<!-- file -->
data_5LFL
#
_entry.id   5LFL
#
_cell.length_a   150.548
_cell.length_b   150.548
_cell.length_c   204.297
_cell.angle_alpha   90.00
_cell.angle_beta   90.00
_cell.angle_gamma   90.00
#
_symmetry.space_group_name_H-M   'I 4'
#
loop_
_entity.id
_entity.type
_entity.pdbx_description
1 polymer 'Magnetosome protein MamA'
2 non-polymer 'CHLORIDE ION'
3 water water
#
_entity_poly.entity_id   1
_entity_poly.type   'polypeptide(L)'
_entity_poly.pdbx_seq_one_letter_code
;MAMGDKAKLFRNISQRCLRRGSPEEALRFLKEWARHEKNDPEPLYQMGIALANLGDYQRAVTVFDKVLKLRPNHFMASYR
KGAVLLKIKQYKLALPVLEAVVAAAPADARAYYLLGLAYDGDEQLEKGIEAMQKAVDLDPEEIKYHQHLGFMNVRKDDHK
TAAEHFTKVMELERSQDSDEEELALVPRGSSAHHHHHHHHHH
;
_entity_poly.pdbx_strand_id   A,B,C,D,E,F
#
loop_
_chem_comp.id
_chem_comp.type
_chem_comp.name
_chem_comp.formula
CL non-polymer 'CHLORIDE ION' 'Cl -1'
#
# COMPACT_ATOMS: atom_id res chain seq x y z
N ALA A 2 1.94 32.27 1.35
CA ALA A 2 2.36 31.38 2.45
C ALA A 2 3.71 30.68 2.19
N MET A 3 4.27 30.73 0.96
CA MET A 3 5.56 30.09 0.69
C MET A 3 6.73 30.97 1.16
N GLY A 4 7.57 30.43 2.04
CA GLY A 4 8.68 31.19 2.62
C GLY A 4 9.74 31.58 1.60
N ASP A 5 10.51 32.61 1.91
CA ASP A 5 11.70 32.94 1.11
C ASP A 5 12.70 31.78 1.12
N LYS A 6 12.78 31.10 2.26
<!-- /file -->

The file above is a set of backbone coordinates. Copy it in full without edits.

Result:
data_5LFL
#
_entry.id   5LFL
#
_cell.length_a   150.548
_cell.length_b   150.548
_cell.length_c   204.297
_cell.angle_alpha   90.00
_cell.angle_beta   90.00
_cell.angle_gamma   90.00
#
_symmetry.space_group_name_H-M   'I 4'
#
loop_
_entity.id
_entity.type
_entity.pdbx_description
1 polymer 'Magnetosome protein MamA'
2 non-polymer 'CHLORIDE ION'
3 water water
#
_entity_poly.entity_id   1
_entity_poly.type   'polypeptide(L)'
_entity_poly.pdbx_seq_one_letter_code
;MAMGDKAKLFRNISQRCLRRGSPEEALRFLKEWARHEKNDPEPLYQMGIALANLGDYQRAVTVFDKVLKLRPNHFMASYR
KGAVLLKIKQYKLALPVLEAVVAAAPADARAYYLLGLAYDGDEQLEKGIEAMQKAVDLDPEEIKYHQHLGFMNVRKDDHK
TAAEHFTKVMELERSQDSDEEELALVPRGSSAHHHHHHHHHH
;
_entity_poly.pdbx_strand_id   A,B,C,D,E,F
#
loop_
_chem_comp.id
_chem_comp.type
_chem_comp.name
_chem_comp.formula
CL non-polymer 'CHLORIDE ION' 'Cl -1'
#
# COMPACT_ATOMS: atom_id res chain seq x y z
N ALA A 2 1.94 32.27 1.35
CA ALA A 2 2.36 31.38 2.45
C ALA A 2 3.71 30.68 2.19
N MET A 3 4.27 30.73 0.96
CA MET A 3 5.56 30.09 0.69
C MET A 3 6.73 30.97 1.16
N GLY A 4 7.57 30.43 2.04
CA GLY A 4 8.68 31.19 2.62
C GLY A 4 9.74 31.58 1.60
N ASP A 5 10.51 32.61 1.91
CA ASP A 5 11.70 32.94 1.11
C ASP A 5 12.70 31.78 1.12
N LYS A 6 12.78 31.10 2.26